Perspiration from physical and mental activities often accompanies making a research project progress towards completion before a deadline.  Inspiration can help scientific research by jumping over or around some problematic point in the progress of a study.  Science and research clearly benefit from both inspiration and perspiration!

 

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PROGRESS FOR TREATING AND CURING CANCER!! 

 

Cancer definitely is "The Big C" for many patients, doctors, and researchers! (http://dr-monsrs.net)
Cancer definitely is “The Big C” for many patients, doctors, and researchers!           (http://dr-monsrs.net)

 

The latest annual report from the American Cancer Society (ACS) surveys cancer in many years up to the present, and provides statistical data about the current status of neoplastic disease in the United States (US) [1,2].  The largest conclusion is that clinical progress against cancer definitely is being made, but further efforts are needed.

ACS cancer statistics for 2016 [1,2]! 

The new ACS report describes numbers for cancer incidence, deaths, and survival through 2015 [1,2].  These latest figures permit comparison to corresponding measurements for many previous years, and allow predictions to be made for 2016.  Several brief discussions about what these figures reveal now are available [e.g., 3-5].

The cancer death rate for men and women fell 23% in the 21 year period from 1991 to 2012 (the latest year for which complete data are available).  This progress should be  welcomed by everyone!  Death from cancer still is second to heart disease for the entire US, but in 21 states it now has become the leading cause of death due to use of new and better therapies against heart disease.  For 2016, around 1.7 million new cases of all cancers can be expected in the US, presumably due mainly to the many environmental carcinogens we all are exposed to.

Cancers of the lung, prostate, colon, and breast remain the most frequent neoplasms nationally, and result in nearly half of the cancer deaths for both genders.  The total incidence of cancer would be higher were it not for decreased smoking of tobacco products.  Despite all measures now taken for early detection, breast cancers in women are estimated to be about 29% of all new cancer cases for females in 2016.

Incidence and death rate for some cancers are decreasing [1,2]!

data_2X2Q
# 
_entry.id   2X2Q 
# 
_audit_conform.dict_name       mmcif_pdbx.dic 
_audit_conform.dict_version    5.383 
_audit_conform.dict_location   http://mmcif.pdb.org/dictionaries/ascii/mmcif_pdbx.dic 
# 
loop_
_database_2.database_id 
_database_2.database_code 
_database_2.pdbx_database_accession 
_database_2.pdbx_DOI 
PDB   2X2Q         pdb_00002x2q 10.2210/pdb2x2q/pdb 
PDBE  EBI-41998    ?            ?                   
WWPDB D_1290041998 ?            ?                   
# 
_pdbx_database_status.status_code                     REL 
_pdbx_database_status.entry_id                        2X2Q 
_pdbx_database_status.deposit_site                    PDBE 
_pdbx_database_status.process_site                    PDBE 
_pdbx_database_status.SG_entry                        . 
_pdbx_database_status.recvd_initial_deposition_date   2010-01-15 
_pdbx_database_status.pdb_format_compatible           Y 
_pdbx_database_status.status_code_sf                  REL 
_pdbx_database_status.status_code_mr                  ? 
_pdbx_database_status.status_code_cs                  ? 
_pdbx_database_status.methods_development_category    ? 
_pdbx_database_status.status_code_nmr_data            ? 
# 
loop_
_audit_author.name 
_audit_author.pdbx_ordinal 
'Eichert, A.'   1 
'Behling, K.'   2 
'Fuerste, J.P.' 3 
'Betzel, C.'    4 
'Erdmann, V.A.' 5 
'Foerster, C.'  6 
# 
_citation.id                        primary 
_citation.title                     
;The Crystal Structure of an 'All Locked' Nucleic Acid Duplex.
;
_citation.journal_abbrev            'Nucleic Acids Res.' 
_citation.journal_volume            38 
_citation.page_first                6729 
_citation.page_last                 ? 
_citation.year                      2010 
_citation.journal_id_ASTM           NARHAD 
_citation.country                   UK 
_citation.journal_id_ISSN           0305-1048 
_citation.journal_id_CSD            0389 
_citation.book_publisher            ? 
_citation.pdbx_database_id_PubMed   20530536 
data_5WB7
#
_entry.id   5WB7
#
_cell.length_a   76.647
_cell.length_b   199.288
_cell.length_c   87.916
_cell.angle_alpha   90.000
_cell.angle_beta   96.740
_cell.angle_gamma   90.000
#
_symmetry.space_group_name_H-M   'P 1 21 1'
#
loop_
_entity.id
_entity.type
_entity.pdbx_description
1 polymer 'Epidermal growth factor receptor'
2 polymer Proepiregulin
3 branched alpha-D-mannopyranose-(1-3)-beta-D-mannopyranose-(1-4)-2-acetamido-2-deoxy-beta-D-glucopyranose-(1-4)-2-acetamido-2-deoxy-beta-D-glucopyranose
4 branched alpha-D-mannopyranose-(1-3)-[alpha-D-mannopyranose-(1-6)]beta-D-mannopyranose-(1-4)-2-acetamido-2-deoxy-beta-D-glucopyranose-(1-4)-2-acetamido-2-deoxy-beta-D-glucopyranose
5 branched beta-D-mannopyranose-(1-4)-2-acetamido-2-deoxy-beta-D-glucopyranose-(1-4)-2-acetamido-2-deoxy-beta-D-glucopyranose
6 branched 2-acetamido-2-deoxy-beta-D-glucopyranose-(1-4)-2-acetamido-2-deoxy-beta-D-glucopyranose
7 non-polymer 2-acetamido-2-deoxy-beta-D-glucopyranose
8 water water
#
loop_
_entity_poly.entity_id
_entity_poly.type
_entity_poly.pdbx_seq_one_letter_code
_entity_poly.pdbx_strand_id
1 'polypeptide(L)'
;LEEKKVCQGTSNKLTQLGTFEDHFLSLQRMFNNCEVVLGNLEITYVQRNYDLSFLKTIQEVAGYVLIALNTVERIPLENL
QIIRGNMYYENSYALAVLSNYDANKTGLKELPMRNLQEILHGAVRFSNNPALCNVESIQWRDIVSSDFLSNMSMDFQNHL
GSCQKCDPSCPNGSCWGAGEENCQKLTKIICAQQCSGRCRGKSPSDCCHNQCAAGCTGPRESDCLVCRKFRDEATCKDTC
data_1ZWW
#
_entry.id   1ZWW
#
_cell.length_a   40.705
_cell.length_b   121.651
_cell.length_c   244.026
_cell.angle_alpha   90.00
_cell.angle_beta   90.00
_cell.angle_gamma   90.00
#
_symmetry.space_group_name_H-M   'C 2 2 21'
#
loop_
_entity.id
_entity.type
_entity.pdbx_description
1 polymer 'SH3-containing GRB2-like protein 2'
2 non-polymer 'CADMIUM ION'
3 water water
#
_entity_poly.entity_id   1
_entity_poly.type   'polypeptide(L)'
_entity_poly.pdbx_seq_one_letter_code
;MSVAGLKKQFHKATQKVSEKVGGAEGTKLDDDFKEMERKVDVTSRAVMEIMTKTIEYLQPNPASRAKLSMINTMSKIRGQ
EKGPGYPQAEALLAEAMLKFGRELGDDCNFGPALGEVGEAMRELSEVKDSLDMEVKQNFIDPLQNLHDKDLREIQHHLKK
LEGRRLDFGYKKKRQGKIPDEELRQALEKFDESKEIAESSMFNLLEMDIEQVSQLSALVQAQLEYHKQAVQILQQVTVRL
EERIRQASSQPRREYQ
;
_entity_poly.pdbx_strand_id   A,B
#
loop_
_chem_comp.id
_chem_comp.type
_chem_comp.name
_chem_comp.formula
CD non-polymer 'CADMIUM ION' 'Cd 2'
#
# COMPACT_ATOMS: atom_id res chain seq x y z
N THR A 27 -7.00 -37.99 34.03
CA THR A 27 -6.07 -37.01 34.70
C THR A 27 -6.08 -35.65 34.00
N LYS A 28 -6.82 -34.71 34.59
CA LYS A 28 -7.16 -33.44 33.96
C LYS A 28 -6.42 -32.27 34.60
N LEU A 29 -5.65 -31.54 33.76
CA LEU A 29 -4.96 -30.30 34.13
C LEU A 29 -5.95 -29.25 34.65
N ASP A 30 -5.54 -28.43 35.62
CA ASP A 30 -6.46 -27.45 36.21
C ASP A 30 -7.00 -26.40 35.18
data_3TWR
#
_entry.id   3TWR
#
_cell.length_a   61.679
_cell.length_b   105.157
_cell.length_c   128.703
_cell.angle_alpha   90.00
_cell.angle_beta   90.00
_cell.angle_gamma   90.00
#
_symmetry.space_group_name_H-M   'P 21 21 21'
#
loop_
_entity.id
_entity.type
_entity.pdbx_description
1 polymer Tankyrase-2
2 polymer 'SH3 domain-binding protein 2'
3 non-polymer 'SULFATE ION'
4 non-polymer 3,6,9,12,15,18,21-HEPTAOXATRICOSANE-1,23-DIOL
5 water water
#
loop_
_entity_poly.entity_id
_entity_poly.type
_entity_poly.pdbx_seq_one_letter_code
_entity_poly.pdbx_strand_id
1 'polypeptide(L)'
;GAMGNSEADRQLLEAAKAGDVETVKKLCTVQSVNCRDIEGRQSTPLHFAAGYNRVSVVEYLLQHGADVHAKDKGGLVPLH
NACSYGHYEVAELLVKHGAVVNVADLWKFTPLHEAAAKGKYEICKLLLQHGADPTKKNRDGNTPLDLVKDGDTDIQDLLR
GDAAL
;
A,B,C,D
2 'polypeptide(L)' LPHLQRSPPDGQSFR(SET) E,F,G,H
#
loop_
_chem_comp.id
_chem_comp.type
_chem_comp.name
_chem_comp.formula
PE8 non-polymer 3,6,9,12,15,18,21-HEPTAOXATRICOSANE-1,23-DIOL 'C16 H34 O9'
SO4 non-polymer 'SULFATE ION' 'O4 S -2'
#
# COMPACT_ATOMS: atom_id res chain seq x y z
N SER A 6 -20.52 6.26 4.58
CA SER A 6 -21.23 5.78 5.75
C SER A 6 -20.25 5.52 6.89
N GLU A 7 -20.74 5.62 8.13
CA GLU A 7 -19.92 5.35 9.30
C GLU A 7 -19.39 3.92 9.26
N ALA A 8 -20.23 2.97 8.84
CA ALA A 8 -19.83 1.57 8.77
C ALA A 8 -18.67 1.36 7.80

New cases of several cancers now are decreasing.  Half of the decline in new cancer cases for men is caused by the reduction of reporting prostate cancer by clinicians; this is due to their recognition that the prostate specific antigen test for the presence of prostate cancer gives positive results even for those men not needing clinical treatment.  Observed decreases in new lung cancer patients are due to the increased numbers of men and women who choose not to smoke tobacco; of course, many people still smoke, and the incidence needs to be reduced much further.  The observed decrease in colon cancer is believed due to increased use of colonoscopies as an effective screening test.

Better treatments and high levels of enrollment in clinical trials is producing a progressive increase in 5-year survival rate for children with cancer.  Among children aged 1-14 years in the US, death from cancers is second only to the deaths caused by accidents.  Leukemias account for 30% of all childhood cancers, but brain cancer now is more frequent than leukemia due to more effective therapies for treating this blood cell cancer.

Is progress truly being made in fighting cancer [1-5]? 

Despite continuing complaints that too much money is spent on treating and studying this deadly disease, progress against cancer in the US clearly is being made every year.  Education, early detection, prevention, and improved therapy all contribute to decreasing the incidence and death rates, thereby raising the number of cancer survivors.

Hidden among the tables of numbers published in the new ACS report is the solid fact that for some cancer patients death now is postponed for many years due to the development and use of more effective therapeutic treatments.  Moreover, of the more than 100 different kinds of cancer, some now are being cured!  Both of these facts provide evidence that progress in cancer care indeed is being made.

Critical discussion about the value of cancer research!